Vascular surgery

Between economics and ethics - what has healthcare reform done to us?

'Alles im Fluss' is the slogan of the 22nd Annual Congress of the German Society for Endovascular & Vascular Surgery, to be held from 6-9 September, in Muelheim an der Ruhr.

Klaus Balzer MD PhD is President of the German Society for Vascular Surgery as...
Klaus Balzer MD PhD is President of the German Society for Vascular Surgery as well as President of the European Board of Vascular Surgery. He is also a member or corresponding member of many societies in other countries. The professor’s scientific investigations include: angiological problems, measurements on haemodynamics, plaque morphology, histopathology, vascular imaging (especially angioscopy), vascular surgical operative techniques, particularly on the supra-aortic branches, the abdominal aorta and the femoral artery, vascular grafts, endovascular techniques, endovascular grafting, clinical trials on vaso-active drugs, especially Prostaglandins. Around 200 of his articles have appeared in books and scientific publications.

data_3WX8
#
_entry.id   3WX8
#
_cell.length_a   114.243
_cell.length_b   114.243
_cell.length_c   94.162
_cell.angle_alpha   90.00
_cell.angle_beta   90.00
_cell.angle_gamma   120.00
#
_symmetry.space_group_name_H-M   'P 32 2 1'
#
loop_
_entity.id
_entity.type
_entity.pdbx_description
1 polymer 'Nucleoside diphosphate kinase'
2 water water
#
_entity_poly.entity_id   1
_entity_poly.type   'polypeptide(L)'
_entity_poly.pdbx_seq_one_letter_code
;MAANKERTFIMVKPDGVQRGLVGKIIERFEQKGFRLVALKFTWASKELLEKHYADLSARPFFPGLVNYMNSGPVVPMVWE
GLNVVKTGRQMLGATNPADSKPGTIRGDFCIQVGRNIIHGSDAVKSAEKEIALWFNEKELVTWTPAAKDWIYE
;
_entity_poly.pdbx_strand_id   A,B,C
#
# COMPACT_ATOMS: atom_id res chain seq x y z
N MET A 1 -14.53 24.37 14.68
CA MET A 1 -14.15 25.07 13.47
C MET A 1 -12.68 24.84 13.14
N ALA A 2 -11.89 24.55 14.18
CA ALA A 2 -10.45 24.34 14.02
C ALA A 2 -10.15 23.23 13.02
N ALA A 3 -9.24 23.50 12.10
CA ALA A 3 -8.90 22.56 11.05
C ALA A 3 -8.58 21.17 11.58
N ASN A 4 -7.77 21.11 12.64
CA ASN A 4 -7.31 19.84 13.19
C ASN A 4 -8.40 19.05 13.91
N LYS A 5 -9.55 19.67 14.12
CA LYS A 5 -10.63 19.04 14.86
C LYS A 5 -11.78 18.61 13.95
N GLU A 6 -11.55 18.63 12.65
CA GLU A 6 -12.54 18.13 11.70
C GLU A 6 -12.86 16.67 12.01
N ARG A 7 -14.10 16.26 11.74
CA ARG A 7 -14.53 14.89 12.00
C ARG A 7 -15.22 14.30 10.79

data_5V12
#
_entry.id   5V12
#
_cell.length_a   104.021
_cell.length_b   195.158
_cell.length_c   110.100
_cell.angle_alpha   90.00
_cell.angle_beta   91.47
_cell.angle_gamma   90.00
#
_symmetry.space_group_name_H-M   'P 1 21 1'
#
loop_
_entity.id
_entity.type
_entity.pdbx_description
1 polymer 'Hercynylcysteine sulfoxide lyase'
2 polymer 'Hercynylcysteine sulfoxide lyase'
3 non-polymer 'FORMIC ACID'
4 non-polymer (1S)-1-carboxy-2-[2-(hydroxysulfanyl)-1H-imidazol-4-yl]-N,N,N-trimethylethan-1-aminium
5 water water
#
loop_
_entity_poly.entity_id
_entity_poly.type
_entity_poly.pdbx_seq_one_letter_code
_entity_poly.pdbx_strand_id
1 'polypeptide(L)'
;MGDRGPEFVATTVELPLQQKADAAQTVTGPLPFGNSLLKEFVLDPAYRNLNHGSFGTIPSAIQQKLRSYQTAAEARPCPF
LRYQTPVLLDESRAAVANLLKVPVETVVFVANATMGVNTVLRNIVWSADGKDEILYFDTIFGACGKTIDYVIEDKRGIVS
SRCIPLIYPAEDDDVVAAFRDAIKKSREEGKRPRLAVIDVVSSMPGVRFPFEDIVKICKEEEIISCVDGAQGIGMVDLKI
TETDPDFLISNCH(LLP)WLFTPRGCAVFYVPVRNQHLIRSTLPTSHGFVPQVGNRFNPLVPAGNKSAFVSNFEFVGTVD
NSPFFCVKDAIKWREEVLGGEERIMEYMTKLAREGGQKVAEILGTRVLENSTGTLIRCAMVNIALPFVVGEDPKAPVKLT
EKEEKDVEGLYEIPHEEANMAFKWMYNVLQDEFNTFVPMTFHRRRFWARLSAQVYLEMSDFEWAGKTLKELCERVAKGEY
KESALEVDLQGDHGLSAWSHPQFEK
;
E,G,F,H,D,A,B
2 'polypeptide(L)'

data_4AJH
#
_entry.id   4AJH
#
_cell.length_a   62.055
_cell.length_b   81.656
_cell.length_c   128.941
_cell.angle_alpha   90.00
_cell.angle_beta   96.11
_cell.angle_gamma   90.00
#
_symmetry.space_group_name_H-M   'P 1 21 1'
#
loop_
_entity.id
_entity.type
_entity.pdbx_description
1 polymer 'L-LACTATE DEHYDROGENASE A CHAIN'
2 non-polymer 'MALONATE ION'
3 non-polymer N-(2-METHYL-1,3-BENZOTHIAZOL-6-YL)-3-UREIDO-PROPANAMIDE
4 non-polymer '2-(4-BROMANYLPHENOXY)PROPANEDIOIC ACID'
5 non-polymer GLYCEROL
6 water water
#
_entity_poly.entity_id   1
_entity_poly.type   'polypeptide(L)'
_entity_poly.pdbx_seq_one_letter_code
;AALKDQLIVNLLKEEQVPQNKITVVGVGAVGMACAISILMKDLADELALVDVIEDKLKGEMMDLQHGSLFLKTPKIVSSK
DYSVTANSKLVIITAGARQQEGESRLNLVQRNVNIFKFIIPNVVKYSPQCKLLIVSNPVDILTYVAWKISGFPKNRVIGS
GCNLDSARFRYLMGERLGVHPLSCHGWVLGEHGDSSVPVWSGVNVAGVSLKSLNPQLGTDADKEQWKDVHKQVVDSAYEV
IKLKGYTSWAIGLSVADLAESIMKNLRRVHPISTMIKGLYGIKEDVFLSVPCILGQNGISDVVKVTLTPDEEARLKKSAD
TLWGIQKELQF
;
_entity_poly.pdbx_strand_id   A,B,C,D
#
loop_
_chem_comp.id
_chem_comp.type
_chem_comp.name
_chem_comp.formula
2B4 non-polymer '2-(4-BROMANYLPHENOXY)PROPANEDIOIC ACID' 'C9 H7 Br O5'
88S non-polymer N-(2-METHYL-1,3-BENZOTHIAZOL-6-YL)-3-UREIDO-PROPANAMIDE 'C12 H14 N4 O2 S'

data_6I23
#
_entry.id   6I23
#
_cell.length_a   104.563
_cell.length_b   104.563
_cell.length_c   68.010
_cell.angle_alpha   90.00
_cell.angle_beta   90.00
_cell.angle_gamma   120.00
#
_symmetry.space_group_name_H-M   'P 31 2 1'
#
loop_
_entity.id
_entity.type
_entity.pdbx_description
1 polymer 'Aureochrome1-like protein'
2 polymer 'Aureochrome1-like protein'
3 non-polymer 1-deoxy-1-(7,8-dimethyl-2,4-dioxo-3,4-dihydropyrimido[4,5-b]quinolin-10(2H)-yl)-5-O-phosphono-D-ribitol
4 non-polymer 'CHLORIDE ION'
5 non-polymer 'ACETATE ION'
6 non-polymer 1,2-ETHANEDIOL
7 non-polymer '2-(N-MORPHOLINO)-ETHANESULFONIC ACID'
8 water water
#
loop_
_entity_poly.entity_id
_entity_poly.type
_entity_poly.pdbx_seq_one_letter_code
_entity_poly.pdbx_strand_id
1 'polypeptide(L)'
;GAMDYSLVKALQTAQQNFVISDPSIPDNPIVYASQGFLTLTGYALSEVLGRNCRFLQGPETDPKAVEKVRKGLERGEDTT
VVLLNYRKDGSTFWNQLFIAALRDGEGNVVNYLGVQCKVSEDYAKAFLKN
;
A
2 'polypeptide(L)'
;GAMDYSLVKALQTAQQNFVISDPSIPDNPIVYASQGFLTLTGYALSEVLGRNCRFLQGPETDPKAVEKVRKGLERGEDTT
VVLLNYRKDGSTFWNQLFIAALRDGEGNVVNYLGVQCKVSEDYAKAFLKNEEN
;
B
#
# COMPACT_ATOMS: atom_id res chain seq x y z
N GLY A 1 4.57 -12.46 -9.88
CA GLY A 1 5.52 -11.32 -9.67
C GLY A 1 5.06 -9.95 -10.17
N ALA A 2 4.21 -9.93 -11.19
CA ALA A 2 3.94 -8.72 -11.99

On the last day of this event a session that focuses on the discrepancy between economics and ethics will take place. Here, Professor Klaus Balzer, Head of the Vascular Surgery Department at Evangelical Hospital, Mülheim an der Ruhr, sums up the dilemmas facing health professionals today – especially those who work in vascular surgery.

The beginning
– The German Social Security system is based on the concept of solidarity. Those who are healthy and able to work pay for the sick and needy. As is known, this system can no longer be financed. The reasons are several.